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Today I have froggie brain. I have been working on an important knitting project with a deadline. I worked on it for a few days and then repeated a row out of turn. Being relatively new to how knits work, I didn’t know how to frog back just part of the project and wound up ripping the whole thing out and starting over. No problem, right? I could just double my efforts and make up for the lost time. Progress resumed for a week and all was going better and then A BIG PROBLEM! It was awful! A run in the last stages of the project. It would not be fixed and had to be undone : ( I fretted for many hours and lost heart and confidence. On the bright side, I learned to frog back some – and not ALL of a project. And so, this morning has found me thinking about the advantages of frogging and even the advantages of not frogging.
Years ago, I was given a box of yarn and a crochet hook. The yarn had been in my mom’s closet for some time. She had inherited it from my grandmother and some of the colors were a bit funky. She didn’t feel that she had time to use all that yarn so she offered it to me and tried to teach me to crochet. Now, my mom is right handed and I am a south paw and learning from her was a bit tricky. We started with granny squares. I made a dozen or more wobbly granny trapezoids and then the perfectionist in me just gave up. This was just a craft I wasn’t skilled at! That box of yarn went to live on my closet shelf…
Fast forward a few years. Holidays were approaching and our budget was tight. I decided I wanted to try to crochet dishcloths to give as gifts. If they all turned out ugly, I could still use them to wash my dishes. So I went back to my mom and asked her to try to teach me again. And this time, it worked out great! I stitched up dishcloth after dishcloth – and got better and better. Soon I tenaciously ventured to try new things and before long, I was fairly skilled with my hooks. Crochet became my favorite past-time (and still is). Now, like many other needlecrafters, yarn goes with me everywhere, is stashed everywhere, and is purchased even when I don’t really know what I’ll use it for… yet!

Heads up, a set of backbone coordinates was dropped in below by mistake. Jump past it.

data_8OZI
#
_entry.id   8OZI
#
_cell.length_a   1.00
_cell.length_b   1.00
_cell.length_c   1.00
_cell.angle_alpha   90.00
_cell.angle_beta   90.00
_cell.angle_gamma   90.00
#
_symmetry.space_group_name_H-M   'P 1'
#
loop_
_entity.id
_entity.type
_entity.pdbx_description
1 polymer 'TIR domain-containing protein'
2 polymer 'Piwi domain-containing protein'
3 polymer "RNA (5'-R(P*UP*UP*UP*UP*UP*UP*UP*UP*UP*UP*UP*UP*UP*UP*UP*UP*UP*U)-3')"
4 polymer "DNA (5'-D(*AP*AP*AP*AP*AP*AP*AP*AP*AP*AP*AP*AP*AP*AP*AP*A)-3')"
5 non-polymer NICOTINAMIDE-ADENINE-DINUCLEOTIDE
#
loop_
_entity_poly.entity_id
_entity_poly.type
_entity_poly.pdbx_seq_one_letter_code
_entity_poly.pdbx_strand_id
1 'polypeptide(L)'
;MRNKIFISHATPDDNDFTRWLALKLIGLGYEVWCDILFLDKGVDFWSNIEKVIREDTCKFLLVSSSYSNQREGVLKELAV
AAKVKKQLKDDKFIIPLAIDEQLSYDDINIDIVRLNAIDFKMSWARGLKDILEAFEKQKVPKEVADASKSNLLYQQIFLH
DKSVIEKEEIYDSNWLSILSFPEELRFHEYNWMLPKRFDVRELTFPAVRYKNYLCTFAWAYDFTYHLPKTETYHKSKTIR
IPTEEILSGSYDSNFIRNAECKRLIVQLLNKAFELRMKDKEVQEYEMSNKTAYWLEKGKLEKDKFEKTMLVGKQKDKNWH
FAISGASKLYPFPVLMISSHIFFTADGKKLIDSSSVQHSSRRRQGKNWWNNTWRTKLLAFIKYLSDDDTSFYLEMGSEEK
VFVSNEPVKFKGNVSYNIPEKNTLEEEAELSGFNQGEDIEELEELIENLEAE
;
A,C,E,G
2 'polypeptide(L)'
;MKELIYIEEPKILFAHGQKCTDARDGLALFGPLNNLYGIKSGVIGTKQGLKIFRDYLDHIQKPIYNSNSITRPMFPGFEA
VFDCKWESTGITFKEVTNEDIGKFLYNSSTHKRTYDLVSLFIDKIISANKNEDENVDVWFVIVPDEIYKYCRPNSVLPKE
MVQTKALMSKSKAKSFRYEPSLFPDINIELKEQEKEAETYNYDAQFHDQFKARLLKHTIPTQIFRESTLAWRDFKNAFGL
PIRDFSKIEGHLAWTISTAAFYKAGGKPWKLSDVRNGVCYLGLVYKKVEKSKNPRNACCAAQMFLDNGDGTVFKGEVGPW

Now to get to the heart of this post, this better, more skilled yarn girl came across some of her dozen or so grannies. “Oh, how awful these look!” I thought to myself. And I commenced to
rip frog them. I yanked out all those sad looking grannies and used the yarn to make new, better looking ones. Some time later, a few co-workers asked if I would teach them to crochet. I gladly agreed and we started on dishcloths (even if they don’t turn out pretty, they are still functional, lol) Initially, a couple of my friends were experiencing the same discouragement I had felt when I first started. Like all beginnings, there were some bumps in the learning process. Tensions were not perfect and some stitches went missing. I kept reassuring them that they would overcome it. Some time later, I came across a few grannie ‘un-squares’ that had missed my big frogging. Did I frog them right away and make better ones? Nope! I saved them for the next time I teach a friend to crochet. Now I can use them to illustrate a very humble, bumpy beginning that turned into an ability to produce much nicer, prettier stitches.
Go ahead and frog those special projects and make them right. Take the valuable lessons that come from committing and then fixing a mistake. But once in awhile, maybe when working with scraps/stash, save those oopsies for a reminder that once in awhile, everyone experiences the occasional setback – and show them to someone who needs a little pep talk! Have a great day : )
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My name is Jenny Stark. This month marks a year since I first picked up a set of Knifty Knitters and began loom knitting. (My love of yarn arts started about 10 years ago with crochet) To celebrate this year mark, I am trying out a new blog and updating my posts. So, welcome and come visit once in awhile : ) Have a great day!